DC’s smartest move when conceiving of the One Bad Day series was to hand the reins over to different creators for each installment (though maybe this is standard operating procedure for comics; sue me, I’m new to this). The strategy makes perfect sense for a series like this; whereas a straightforward series that focuses on one character’s origin story would benefit from a singular voice, this kind of anthology series allows more creatives to give their own unique takes on the subject. For One Bad Day: Two-Face, Mariko Tamaki is the credited writer, and Javier Fernandez provides the artwork.
Starring: Morfydd Clark, Robert Aramayo, Owain Arthur, Nazanin Boniadi, Ismael Cruz Córdova, Markella Kavenagh, Dylan Smith, Charlie Vickers, Daniel Weyman
Warning: Reviews of The Lord of the Rings: The Rings of Power season 1 will contain spoilers.
With the conclusion of Partings, we’re officially more than halfway done with The Rings of Power’s first season. Which makes it all the more frustrating that little has changed since the beginning of the season to now, and this week’s episode feels like a perfect encapsulation of that frustration. There are some moments to like, but overall, I can’t help but feel like the episode spins its wheels on virtually every front. I’m truly struggling to figure out what has changed from the beginning of this episode to the end, and coming up mostly short.
In my mind, Community is a show that has had a lasting footprint across the pop culture landscape, and feels a bit like an afterthought at the same time. The show essentially launched the careers of many big names still working steadily today, both in front and behind the camera. And yet, I don’t know how many people outside of my age group point to the show as one of the sterling examples of the Golden Age of TV that kicked off in the late 2000’s. So this season should prove to be an interesting experiment to determine where I land on the show’s lasting legacy. After the success of the back half of season one of the show, Dan Harmon had the wind at his back with season two, in spite of the show’s poor performance in ratings and the general lack of support from the NBC brass.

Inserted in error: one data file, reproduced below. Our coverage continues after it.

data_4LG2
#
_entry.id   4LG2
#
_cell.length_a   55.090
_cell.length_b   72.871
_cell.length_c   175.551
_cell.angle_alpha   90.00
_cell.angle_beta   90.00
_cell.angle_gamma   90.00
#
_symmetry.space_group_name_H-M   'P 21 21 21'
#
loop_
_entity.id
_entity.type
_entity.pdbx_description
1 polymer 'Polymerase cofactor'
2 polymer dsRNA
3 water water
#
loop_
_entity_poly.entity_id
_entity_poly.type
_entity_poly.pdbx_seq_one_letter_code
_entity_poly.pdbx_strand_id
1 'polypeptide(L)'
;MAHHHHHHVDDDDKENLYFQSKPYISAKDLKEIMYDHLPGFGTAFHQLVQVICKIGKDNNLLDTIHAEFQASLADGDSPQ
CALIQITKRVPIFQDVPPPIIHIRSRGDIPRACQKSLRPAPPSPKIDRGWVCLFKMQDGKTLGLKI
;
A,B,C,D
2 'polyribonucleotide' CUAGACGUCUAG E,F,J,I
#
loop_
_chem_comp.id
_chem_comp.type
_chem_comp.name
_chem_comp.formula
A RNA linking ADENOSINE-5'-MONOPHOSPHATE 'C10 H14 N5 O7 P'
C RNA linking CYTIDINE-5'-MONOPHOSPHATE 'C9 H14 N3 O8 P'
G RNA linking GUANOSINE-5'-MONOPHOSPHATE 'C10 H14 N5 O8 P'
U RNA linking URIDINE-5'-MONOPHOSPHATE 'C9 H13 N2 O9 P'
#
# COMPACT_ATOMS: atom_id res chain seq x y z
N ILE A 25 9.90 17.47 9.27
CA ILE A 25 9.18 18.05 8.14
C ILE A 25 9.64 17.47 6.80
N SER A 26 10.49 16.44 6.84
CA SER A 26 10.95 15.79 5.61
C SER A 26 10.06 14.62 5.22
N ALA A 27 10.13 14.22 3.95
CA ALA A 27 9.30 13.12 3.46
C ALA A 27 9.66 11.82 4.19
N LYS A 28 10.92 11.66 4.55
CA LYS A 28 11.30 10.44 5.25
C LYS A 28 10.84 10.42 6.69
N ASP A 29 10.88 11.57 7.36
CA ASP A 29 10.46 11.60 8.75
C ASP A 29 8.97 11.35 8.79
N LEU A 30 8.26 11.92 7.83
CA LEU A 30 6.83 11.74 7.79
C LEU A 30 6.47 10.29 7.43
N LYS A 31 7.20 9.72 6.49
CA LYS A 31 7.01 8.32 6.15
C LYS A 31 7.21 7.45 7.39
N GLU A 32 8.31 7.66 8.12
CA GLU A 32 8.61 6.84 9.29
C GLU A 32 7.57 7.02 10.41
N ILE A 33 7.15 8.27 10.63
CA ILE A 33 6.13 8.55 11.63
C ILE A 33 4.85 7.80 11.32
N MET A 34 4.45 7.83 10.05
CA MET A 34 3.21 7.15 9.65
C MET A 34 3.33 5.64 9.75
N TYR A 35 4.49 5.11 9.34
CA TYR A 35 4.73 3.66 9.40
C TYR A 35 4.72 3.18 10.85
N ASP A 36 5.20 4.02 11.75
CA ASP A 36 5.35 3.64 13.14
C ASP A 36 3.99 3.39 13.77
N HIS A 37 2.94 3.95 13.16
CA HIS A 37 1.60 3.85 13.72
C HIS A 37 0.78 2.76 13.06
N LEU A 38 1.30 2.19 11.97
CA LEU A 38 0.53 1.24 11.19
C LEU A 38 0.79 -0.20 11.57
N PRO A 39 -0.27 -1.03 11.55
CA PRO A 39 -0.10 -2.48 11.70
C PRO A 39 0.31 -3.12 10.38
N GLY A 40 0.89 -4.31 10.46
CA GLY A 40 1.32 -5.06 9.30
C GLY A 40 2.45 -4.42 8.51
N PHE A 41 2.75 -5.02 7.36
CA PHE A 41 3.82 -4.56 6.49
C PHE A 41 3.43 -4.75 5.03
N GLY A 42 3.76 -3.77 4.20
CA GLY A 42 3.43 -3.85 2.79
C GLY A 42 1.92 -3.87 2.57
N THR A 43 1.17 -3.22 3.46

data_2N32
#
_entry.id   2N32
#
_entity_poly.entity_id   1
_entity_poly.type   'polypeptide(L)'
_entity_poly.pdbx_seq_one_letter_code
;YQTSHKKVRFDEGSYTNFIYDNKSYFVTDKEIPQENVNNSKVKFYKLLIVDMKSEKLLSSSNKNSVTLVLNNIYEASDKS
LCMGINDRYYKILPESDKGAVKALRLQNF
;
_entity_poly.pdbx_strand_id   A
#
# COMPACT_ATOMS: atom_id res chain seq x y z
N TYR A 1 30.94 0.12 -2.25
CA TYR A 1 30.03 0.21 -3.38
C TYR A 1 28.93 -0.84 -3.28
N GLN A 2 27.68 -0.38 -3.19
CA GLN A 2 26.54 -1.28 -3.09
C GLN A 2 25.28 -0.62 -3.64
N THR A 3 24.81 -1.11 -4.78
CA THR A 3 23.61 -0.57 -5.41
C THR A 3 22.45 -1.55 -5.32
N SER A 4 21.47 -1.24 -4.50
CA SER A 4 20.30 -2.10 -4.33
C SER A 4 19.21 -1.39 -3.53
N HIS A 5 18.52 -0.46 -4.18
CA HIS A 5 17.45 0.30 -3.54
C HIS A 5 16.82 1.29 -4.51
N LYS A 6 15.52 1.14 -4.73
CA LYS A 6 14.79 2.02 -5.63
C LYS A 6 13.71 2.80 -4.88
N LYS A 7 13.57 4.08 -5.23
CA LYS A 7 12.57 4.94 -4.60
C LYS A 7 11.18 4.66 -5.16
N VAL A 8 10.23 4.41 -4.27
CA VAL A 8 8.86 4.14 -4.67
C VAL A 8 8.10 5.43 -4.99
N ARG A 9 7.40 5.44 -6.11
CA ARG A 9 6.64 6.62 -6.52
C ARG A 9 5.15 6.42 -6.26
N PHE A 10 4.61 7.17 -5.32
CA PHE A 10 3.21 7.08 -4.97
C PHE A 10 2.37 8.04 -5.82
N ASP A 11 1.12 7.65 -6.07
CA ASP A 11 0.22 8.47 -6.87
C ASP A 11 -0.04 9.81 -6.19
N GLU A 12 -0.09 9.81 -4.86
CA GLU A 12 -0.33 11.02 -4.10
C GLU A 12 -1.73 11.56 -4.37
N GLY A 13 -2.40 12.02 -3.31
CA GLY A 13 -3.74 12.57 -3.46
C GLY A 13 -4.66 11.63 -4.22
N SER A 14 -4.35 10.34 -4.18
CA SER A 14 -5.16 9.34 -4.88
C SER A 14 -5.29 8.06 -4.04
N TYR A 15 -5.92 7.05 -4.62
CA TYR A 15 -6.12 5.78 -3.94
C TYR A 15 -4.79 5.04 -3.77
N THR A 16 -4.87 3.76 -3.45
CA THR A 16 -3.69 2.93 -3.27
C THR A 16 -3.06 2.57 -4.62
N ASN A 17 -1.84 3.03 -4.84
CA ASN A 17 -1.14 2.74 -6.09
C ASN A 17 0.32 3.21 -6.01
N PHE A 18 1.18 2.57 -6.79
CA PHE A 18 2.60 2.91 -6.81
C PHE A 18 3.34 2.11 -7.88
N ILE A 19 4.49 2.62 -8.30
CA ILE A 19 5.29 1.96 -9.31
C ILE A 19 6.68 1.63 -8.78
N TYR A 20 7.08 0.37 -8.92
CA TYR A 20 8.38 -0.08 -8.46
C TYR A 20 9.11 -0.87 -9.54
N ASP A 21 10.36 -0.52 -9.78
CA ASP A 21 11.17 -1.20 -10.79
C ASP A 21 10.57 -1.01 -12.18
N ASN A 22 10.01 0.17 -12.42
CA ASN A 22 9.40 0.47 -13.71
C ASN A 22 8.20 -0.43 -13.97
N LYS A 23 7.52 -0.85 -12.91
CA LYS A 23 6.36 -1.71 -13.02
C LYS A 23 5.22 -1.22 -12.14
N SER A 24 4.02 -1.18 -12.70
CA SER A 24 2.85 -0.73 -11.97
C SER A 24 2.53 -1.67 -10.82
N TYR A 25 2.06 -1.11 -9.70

Starring: Natascha McElhone, Steven Love, Michaela Farrugia
When we’re first introduced to Carmen, the titular heroine of writer/director Valerie Buhagiar’s film, she seems to be in the throes of a comfortable life. She’s the sister of her Maltese town’s Catholic priest and, despite the fact that nobody in town likes or respects her, she’s mostly content. She’s live with him in the parish’s rectory since she was 16, and she considers her role as his care-taker her own full-time job. Naturally Carmen is a woman of strong religious conviction, so when her brother suddenly and unexpectedly dies, leaving her essentially homeless, she begins to question exactly how big a role her faith should have in her life going forward.
Starring: Ana de Armas, Bobby Cannavale, Adrien Brody, Julianne Nicholson, Evan Williams, Xavier Sameuls
Has any Hollywood star loomed larger over pop culture since their discovery, and lingered even longer after their death, than Marilyn Monroe? Whether directly or indirectly, the blonde bombshell has appeared in too many biopics and fictionalizations to count in this column since her untimely death. Her life is the stuff of legend, and her tragic exploitation at the hands of virtually everyone that she trusted is well known by now. So what could be gained by making a new account of her life, based on Joyce Carol Oates’ novel of the same name?